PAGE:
So he'll get out, obviously. And he'll soldier on and reunite with his loyal friend and police partner Shane (who was with him the day he got shot on the job, putting him in the coma), who is living in a small camp outside of Atlanta, protecting Rick's son and making time with his wife. Sparks will fly there, adding human drama to the obvious shuffling undead-related tension. Which is good! All zombie, all the time would probably be a bit unrelenting and exhausting. Letting viewers take time to not be scared, but still intrigued by the dramatic stakes, is good for a sustained television series. Though this first season is only six episodes long, I have high hopes that it will continue on well beyond that in seasons to come. The source material goes on and on and on (there are something like 78 issues currently available), so there is no lack of story to be mined. Keep 'em coming!

That said, there were a few, tiny things that I didn't love about the show. Specifically, there were a few moments where the zombies exhibited too-human characteristics. There was the little girl "walker" in the opening scene, who picked up a teddy bear for no apparent reason, and the zombie wife of the father and son (who I think were just one-episode characters, but who knows) who jiggled the door handle to her own house. I mean, I don't think we're going to go into Land of the Dead zombies-using-tools territory here, at least I hope we're not, but those little things intended to heighten the creepiness to me just infused the otherwise spare and almost elegant horror with a little bit of unwanted cheese.

But those are tiny gripes in what was otherwise a harrowing, masterful hour and a half of television. I'm speaking from a biased, zombie-mad position here, but I think I did see enough of regular TV drama goodness in there to satisfy a less undead-enthused viewer. Lincoln is unshowy but likable in the lead role, a dowdier Matthew McConaughey, and as Shane, Jon Bernthal pleasingly hints at a dark undercurrent hidden beneath his character's easygoing, wisecracking veneer. We didn't see much acting from any of the other folks yet, but if nothing else, AMC has always shown a flair for casting just the right (mostly) unknown, so I see no reason to expect anything less here.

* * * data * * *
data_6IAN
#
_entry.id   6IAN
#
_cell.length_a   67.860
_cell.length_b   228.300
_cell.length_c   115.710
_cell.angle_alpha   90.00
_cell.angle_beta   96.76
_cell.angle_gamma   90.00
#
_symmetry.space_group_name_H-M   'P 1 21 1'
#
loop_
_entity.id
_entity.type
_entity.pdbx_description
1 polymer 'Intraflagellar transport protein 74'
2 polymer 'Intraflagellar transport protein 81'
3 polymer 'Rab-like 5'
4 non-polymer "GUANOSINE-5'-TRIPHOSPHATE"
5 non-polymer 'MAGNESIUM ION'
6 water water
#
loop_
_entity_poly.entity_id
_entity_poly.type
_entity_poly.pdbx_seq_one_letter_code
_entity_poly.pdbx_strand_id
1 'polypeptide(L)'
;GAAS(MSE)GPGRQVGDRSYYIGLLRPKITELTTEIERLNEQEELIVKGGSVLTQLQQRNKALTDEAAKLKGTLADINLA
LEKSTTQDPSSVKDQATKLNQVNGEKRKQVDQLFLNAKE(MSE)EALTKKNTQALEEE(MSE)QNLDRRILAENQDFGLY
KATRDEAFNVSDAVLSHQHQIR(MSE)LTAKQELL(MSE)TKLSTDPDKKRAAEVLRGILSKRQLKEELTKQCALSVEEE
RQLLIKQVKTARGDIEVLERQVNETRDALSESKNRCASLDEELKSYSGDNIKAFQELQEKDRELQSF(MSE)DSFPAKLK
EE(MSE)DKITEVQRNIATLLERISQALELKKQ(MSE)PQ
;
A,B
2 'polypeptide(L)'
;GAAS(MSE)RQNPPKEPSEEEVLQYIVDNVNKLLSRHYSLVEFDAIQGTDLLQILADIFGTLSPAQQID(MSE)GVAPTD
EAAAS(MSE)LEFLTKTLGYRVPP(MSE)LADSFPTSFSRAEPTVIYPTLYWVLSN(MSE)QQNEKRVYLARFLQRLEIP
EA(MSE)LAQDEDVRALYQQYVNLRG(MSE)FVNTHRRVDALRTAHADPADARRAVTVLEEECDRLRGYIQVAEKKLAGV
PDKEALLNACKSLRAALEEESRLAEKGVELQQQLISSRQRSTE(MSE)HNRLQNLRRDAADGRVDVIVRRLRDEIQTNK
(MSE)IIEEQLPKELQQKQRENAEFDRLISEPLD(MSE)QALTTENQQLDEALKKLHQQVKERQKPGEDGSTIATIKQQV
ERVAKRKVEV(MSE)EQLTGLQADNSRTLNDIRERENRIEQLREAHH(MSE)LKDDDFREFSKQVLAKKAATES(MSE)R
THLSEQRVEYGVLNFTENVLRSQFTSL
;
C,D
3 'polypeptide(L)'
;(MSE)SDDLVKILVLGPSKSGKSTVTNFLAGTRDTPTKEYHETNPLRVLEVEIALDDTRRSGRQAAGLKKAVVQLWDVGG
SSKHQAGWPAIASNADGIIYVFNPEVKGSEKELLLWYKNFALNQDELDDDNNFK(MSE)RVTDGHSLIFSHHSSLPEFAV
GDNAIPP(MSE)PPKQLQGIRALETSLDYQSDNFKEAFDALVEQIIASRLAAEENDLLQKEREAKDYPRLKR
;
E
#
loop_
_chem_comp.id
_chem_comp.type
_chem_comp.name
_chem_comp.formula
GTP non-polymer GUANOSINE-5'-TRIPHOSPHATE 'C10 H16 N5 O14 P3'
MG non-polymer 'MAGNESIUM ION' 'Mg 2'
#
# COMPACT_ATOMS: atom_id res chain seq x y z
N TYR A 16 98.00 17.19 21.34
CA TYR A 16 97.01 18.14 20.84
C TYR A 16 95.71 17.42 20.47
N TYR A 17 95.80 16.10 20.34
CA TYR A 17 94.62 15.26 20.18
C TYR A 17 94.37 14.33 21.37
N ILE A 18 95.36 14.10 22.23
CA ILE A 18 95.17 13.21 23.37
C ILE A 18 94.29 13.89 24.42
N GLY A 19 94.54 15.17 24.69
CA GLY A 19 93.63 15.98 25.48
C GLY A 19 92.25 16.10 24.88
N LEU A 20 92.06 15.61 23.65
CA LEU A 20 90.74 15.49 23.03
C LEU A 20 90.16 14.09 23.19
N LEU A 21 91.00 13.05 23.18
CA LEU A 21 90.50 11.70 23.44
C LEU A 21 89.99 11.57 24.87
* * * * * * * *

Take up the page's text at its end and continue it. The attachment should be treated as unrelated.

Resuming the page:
So I'll moan it from the rooftops: I'm hooked. I'll admit that I was still scared while walking home last night, even though I was on a very crowded 2nd Avenue in the East Village, which means it's going to be tough going watching this damn thing every week for the next five weeks. But I'll manage, my nerves can stand it, and if the quality stays this high, I'll ultimately love every second of it.

Brian, what did you think? Too much zombie? Too little zombie? Not what you were hoping for, or just right?

Brian Moylan: I was equally happy with the show, Richard. Zombie movies (and their fans) are obsessed not with storytelling but with the monsters themselves. But The Walking Dead proves that the much more interesting angle is the humans they terrorize.

Knowing the quality of AMC's recent programming and the good reputation of the comic book series the show is based on, I had high hopes for The Walking Dead when it was announced, but, after seeing the trailers I was worried that it was going to be a boring rehash of 28 Days Later. It seemed so similar to that great movie: a guy wakes up in a hospital, the world has suffered a zombie apocalypse, the man has no clue what happened and has to try to survive.